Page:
This past Friday, I attended an informal talk led by the Dean of Admissions. The ten of us sat with our chairs in a circle as Dean Coffin spoke about the ways in which Admissions has changed since he assumed office 13 years ago.
The night prior to this talk, I was walking down Packard Avenue with a good friend I met at Tufts when he spontaneously exclaimed that he absolutely loved our school. I asked him why.
“Don’t you feel like there are so many people here who are decent, approachable, kind people? Even if you aren’t friends with someone--even if your personalities don’t quite click--a lot of the people here are just genuinely...good,” my friend remarked.
I agreed, but I told him that what he had described was likely a coincidence. It takes Admissions Officers long enough to consider the academic achievements, personal qualities, and individual experiences of each member of the applicant pool, I said. There’s simply no way that Admissions Officers have the time to concern themselves with whether or not Tufts students will actually get along. That part happens (or doesn’t) naturally.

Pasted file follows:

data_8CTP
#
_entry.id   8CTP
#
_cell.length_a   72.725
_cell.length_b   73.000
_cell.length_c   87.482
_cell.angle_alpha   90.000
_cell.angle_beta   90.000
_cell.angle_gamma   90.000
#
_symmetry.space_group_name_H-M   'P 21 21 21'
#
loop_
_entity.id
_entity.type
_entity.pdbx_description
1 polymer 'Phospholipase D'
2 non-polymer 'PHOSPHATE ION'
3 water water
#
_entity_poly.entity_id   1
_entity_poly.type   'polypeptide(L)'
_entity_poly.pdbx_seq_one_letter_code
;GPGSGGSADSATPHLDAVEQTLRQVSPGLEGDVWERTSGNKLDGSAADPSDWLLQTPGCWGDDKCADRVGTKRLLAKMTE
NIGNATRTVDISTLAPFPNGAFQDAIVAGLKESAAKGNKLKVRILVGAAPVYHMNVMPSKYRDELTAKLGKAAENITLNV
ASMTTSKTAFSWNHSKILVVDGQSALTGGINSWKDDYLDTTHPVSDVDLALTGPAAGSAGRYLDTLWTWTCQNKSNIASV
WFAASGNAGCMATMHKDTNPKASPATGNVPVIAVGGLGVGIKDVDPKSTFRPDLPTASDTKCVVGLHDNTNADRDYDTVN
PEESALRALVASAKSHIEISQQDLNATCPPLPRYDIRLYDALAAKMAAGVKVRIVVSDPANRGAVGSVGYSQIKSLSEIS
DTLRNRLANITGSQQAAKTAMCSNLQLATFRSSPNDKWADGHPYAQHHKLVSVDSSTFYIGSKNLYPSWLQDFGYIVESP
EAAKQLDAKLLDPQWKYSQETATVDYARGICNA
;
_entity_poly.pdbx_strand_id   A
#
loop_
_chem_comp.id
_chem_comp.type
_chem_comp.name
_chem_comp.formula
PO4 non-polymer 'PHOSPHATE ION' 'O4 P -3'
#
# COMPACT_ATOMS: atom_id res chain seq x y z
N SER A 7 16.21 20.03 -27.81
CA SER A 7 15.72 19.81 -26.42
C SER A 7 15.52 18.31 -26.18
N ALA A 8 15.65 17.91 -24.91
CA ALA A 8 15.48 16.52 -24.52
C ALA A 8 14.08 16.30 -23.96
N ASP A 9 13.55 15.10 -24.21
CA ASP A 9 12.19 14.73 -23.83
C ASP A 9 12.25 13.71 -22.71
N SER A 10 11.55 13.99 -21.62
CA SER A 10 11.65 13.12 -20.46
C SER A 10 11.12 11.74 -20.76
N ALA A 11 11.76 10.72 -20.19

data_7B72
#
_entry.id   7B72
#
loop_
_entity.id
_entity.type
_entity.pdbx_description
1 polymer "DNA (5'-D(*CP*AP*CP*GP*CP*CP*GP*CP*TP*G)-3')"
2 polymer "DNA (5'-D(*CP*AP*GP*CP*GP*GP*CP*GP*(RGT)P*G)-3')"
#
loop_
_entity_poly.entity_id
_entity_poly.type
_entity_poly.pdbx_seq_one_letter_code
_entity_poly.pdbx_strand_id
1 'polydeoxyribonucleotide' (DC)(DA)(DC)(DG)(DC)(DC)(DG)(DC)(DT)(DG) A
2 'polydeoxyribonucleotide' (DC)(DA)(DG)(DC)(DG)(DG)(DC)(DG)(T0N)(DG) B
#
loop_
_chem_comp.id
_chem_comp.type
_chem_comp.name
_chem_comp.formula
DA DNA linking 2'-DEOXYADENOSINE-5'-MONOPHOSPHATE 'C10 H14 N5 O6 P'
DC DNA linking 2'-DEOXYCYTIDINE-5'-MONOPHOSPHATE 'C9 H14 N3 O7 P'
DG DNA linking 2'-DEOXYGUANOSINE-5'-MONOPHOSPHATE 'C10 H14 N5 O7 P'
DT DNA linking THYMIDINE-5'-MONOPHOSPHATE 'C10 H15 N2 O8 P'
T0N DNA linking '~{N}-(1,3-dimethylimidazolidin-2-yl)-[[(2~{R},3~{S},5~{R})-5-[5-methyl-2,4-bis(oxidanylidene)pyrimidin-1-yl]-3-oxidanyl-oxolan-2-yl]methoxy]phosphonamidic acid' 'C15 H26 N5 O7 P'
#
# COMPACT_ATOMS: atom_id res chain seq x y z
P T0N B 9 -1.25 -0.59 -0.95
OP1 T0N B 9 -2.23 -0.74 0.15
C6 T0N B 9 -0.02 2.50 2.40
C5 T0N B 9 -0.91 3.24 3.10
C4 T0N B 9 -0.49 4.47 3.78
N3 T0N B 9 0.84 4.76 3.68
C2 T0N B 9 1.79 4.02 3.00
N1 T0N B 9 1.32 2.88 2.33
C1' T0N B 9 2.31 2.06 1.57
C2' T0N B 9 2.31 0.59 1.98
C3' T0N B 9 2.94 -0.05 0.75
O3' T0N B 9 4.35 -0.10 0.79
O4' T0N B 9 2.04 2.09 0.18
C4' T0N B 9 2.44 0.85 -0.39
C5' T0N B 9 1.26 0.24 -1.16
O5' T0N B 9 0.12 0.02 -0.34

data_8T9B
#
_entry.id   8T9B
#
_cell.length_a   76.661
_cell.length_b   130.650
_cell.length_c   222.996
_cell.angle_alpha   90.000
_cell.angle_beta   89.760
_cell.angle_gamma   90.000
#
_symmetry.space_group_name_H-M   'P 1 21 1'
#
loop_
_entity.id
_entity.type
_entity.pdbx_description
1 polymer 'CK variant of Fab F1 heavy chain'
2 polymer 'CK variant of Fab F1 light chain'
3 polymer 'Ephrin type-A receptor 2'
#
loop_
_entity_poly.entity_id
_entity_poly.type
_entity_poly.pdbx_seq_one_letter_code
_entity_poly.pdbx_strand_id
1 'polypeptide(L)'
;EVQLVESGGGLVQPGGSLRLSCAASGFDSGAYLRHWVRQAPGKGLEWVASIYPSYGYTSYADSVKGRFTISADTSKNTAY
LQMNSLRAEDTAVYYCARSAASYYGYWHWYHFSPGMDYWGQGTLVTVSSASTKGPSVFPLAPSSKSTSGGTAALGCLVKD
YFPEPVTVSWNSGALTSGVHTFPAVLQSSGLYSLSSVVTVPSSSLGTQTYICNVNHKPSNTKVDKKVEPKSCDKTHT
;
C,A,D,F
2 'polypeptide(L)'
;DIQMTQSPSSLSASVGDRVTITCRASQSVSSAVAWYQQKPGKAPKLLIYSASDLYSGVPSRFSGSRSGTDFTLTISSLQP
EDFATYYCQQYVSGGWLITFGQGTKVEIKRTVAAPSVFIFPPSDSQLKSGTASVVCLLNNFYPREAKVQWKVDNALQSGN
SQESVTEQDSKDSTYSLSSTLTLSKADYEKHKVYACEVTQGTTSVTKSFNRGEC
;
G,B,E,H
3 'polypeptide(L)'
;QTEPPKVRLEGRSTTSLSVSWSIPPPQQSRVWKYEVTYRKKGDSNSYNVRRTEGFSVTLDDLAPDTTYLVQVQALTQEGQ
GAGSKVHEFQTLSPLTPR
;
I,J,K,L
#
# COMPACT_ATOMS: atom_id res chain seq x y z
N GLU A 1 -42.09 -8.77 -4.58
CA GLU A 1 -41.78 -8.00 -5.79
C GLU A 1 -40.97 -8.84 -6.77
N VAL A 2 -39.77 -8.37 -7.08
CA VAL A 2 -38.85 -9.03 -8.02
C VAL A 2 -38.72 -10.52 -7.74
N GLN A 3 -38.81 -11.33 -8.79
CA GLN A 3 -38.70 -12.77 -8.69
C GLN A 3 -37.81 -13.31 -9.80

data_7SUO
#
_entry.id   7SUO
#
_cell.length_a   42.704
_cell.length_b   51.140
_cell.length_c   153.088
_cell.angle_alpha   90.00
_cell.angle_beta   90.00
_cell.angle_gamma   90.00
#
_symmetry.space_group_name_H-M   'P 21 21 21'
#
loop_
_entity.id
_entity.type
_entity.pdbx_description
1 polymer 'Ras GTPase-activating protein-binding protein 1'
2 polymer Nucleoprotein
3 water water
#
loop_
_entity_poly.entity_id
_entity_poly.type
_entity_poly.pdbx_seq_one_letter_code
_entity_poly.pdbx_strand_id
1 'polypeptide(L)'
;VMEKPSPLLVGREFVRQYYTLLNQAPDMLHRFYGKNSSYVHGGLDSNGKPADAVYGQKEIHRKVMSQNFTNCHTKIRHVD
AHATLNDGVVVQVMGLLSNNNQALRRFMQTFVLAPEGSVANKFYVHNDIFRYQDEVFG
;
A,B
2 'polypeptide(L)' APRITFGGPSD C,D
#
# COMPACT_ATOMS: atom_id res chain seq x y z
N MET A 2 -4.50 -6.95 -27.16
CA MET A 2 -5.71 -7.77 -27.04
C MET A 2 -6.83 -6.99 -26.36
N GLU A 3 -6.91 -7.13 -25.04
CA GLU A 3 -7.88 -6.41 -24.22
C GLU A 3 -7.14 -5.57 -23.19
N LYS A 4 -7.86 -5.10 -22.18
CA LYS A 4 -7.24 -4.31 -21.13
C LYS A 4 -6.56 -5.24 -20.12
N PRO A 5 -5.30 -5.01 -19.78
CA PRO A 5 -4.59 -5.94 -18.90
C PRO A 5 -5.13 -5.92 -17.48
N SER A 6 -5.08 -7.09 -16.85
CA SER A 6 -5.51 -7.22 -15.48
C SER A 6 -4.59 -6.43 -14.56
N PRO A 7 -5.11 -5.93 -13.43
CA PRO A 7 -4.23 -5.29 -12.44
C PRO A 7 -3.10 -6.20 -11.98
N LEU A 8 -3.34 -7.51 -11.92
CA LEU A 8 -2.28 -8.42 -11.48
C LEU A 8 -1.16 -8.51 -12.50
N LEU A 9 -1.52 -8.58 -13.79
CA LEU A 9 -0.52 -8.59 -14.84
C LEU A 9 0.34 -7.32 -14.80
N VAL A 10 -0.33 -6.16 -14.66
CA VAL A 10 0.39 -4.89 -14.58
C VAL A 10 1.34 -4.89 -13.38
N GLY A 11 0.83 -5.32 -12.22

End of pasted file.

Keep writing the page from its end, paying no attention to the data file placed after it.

No more than twelve hours later, I was proven wrong.
At one point during our conversation with Coffin, he said, almost as if in direct response to my remarks the night before, that, “We know that the people we select are people who you’ll be rooming with and who you’ll be sitting in class with. If our student body lacks academic and social cohesion, it falls apart.”
Many of the other “Why Tufts?” blog post authors emphasize the quality of the people who constitute the student body. I agree with them wholeheartedly. Yet, you blog readers probably know as well as anybody that each person’s experiences with social life in college are inevitably different. The words above, however, came directly from the mouth of the Dean of Admissions himself. You heard it here: the Admissions Office at Tufts takes social compatibility seriously.
So while I can’t guarantee that you’ll meet your best friend or your soulmate here (though I wish I could), I can promise you that you will be surrounded by many friendly, intelligent, and yes--“quirky”--people. I mean it.
(If you want to read more about Dean Coffin’s legacy, click here: https://tuftsdaily.atavist.com/lee-coffins-legacy)